Orange County supervisors narrowly voted Tuesday to ask voters to extend their term limits while describing it on the ballot simply as a “lifetime ban after three terms,” amid a wave of opposition from residents on both sides of the political aisle.
Conservative and liberal residents – who waited 7 hours to speak Tuesday when the item was brought up at the end of the supervisor’s agenda – called the measure’s language a “sneaky” and misleading effort by supervisors to extend their own power.
The only public comments supporting the measure were from the three supervisors who voted to put it on the ballot: Lisa Bartlett, Doug Chaffee and Andrew Do.
Supervisors voted 3-to-2 to put the measure to voters during the upcoming special recall election of Gov. Gavin Newsom, which could take place as soon as September or October.
Supervisors Katrina Foley and Don Wagner dissented.
The supervisors who support the measure said it would create a lifetime ban similar to state lawmakers and many other counties, while Do acknowledged it would extend the current supervisors’ limits by another 12 years.
“Even if this passes, and say I get another 12-year term, I would tell you right now, I will not serve more than 12 years,” said Supervisor Andrew Do, who currently is termed out under the existing limits of two back-to-back four-year terms.
“By setting the 12 years with a lifetime ban, we are mirroring not only what happens at the state level – in the Assembly and Senate – but also we’re mirroring what happens in other large urban counties, and being consistent with that approach,” said Bartlett, who is the first of the current supervisors to be termed out under the current law.
If approved by voters, the proposal would let Bartlett run for re-election next year and other supervisors to run again in future elections, despite being termed out currently.
Wagner said the measure is misleading by making it sound like it’s tightening up term limits, when it would let supervisors extend their terms by more than a decade longer.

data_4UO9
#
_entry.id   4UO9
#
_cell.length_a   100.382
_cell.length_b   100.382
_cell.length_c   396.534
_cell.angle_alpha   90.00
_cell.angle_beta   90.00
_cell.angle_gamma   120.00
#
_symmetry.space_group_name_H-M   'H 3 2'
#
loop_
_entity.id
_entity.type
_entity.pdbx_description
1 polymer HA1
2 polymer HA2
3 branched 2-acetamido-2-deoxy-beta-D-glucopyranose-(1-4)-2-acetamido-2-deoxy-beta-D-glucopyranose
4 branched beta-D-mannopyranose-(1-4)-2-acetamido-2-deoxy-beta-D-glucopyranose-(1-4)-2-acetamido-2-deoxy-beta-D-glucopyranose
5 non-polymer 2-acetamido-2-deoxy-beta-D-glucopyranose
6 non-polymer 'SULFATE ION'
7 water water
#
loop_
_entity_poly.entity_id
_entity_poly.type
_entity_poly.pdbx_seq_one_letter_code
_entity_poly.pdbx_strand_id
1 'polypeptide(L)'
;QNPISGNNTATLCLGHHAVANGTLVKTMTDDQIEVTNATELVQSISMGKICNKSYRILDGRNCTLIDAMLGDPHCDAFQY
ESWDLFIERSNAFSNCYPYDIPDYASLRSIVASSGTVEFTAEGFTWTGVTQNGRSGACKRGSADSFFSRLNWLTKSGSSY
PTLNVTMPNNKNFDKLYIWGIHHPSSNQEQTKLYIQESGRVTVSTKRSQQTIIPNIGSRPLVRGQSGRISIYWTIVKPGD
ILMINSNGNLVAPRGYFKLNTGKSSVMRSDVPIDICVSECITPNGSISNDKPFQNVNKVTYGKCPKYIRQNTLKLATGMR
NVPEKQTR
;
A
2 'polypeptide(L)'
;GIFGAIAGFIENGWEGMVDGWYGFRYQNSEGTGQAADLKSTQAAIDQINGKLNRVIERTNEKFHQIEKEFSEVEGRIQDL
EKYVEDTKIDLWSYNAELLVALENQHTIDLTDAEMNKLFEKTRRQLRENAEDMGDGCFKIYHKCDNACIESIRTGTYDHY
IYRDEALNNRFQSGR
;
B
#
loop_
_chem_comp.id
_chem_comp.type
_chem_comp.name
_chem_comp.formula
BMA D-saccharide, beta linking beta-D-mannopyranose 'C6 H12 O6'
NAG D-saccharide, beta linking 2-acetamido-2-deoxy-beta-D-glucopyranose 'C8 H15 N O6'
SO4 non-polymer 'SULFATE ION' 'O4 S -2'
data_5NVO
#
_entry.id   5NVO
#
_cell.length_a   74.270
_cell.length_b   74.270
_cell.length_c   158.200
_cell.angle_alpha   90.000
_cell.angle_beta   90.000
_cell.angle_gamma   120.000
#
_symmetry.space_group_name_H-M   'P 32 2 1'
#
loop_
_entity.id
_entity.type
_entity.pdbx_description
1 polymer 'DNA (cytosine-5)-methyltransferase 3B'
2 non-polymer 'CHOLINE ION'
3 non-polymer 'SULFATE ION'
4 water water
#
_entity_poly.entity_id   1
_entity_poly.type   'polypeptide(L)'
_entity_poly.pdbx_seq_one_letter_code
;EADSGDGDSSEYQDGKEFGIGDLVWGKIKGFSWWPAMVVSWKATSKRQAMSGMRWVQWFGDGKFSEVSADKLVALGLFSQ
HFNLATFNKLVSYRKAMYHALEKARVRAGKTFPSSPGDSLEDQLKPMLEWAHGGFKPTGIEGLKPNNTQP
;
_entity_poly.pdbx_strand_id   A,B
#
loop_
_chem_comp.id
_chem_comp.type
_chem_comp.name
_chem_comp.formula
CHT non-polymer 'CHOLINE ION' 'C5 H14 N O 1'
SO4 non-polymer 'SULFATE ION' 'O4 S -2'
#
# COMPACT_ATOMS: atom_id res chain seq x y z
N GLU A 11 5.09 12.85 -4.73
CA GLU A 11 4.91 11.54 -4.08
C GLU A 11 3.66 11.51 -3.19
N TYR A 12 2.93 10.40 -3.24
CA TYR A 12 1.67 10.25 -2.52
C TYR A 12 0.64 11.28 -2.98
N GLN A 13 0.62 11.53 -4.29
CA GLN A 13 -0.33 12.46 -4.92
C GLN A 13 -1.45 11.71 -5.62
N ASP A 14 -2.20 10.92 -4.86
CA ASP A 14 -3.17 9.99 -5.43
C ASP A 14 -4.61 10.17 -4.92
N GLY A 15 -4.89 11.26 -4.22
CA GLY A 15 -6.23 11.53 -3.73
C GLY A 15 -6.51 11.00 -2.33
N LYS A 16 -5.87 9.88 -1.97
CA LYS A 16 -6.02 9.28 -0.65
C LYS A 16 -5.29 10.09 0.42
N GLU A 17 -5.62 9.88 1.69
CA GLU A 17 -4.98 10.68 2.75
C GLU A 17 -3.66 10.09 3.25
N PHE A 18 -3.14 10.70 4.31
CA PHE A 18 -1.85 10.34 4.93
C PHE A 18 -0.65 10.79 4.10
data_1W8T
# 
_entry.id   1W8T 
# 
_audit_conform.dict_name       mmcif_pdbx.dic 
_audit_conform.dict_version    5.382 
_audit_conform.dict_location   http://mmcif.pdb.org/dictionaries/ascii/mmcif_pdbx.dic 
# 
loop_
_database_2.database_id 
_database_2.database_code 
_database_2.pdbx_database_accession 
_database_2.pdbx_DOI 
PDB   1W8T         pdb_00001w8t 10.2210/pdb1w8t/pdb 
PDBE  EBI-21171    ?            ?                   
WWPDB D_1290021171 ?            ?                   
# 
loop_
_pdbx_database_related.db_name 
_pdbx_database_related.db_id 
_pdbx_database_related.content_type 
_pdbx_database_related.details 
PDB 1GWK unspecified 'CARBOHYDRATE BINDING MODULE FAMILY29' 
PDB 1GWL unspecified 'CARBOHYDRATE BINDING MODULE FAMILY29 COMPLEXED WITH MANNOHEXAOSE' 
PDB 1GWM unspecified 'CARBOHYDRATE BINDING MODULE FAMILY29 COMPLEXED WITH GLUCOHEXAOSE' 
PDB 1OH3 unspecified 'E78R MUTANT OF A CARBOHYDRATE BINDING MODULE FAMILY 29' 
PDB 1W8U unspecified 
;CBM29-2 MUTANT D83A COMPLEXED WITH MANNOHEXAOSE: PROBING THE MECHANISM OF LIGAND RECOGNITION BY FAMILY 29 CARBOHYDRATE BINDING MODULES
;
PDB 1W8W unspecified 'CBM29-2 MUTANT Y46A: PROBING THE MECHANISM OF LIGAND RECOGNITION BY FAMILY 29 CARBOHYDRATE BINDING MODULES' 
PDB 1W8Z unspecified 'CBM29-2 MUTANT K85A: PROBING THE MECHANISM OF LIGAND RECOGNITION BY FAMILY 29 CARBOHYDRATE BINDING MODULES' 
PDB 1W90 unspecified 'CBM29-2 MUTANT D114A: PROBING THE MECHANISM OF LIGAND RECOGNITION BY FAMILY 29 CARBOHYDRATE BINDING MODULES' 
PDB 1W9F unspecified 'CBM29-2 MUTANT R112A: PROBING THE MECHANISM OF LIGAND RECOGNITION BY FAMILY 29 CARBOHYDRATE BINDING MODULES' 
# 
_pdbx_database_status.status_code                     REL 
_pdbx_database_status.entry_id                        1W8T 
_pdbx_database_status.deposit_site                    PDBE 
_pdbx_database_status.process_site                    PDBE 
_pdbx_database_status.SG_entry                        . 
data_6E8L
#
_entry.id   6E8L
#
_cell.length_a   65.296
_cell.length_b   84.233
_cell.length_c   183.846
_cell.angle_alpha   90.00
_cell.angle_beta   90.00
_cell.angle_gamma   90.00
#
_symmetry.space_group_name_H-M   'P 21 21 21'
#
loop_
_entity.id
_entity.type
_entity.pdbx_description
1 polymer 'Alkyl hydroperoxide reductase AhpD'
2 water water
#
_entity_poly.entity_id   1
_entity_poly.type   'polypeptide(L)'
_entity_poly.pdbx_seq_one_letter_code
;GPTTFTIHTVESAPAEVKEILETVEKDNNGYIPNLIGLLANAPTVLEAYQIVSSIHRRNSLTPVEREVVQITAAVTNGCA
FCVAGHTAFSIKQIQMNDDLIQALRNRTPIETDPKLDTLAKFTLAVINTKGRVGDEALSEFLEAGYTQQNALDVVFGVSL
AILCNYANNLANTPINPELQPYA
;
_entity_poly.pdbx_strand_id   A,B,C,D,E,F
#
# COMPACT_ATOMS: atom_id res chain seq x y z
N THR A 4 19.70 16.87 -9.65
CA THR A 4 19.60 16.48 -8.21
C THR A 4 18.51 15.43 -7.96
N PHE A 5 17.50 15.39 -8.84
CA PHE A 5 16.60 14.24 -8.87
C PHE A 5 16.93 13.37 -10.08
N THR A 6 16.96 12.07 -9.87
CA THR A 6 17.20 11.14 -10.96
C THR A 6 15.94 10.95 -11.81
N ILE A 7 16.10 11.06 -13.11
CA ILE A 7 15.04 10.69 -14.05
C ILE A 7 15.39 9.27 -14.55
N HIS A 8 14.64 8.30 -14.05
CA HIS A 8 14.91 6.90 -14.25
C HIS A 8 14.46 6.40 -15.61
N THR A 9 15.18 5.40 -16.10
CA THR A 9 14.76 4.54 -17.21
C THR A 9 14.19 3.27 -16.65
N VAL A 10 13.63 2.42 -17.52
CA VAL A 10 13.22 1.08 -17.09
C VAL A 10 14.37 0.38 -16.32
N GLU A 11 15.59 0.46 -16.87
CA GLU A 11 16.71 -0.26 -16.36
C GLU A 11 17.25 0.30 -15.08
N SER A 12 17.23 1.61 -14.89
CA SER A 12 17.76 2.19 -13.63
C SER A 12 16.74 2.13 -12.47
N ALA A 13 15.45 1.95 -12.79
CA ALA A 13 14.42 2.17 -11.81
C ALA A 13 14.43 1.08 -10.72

“I would hope the public, when it ultimately votes on this measure … is aware what you are doing is potentially allowing any one of us to serve into 2034,” Wagner told his colleagues Tuesday.
“That would be an honest way of presenting this to the public. Sadly, that is not the measure that we have here, and for that reason I’m going to have to oppose it,” he said.
Foley, who joined Wagner in opposing putting the measure on the ballot, didn’t speak besides casting her no vote.
Supervisors started their regular public meeting at 9:30 a.m. Tuesday and didn’t start debating the ballot measure item until after 4:45 p.m. at the very end of their agenda.
All 30 public commenters on the measure opposed it, despite disagreeing with each other on other key issues like vaccinations, police funding and coronavirus restrictions.
“It’s dishonest. You’re just mislabeling the whole thing. And you’re trying to deceive the public by false labeling,” said one resident.
“It’s very deceptive,” said another.
“It’s worded as if you’re limiting the terms. But in fact you’re giving yourselves 12 extra years, on top of the terms you’ve already served. What a disgusting excuse for governmental responsibility,” one person said.
Under current law, supervisors can hold office for two back-to-back terms – totaling 8 years – and then must leave.
After a “cooling off” period, they can run again later for up to eight more years at a time.
The new ballot proposal would delete those limits and replace them with a lifetime limit of 12 years, which can be served consecutively.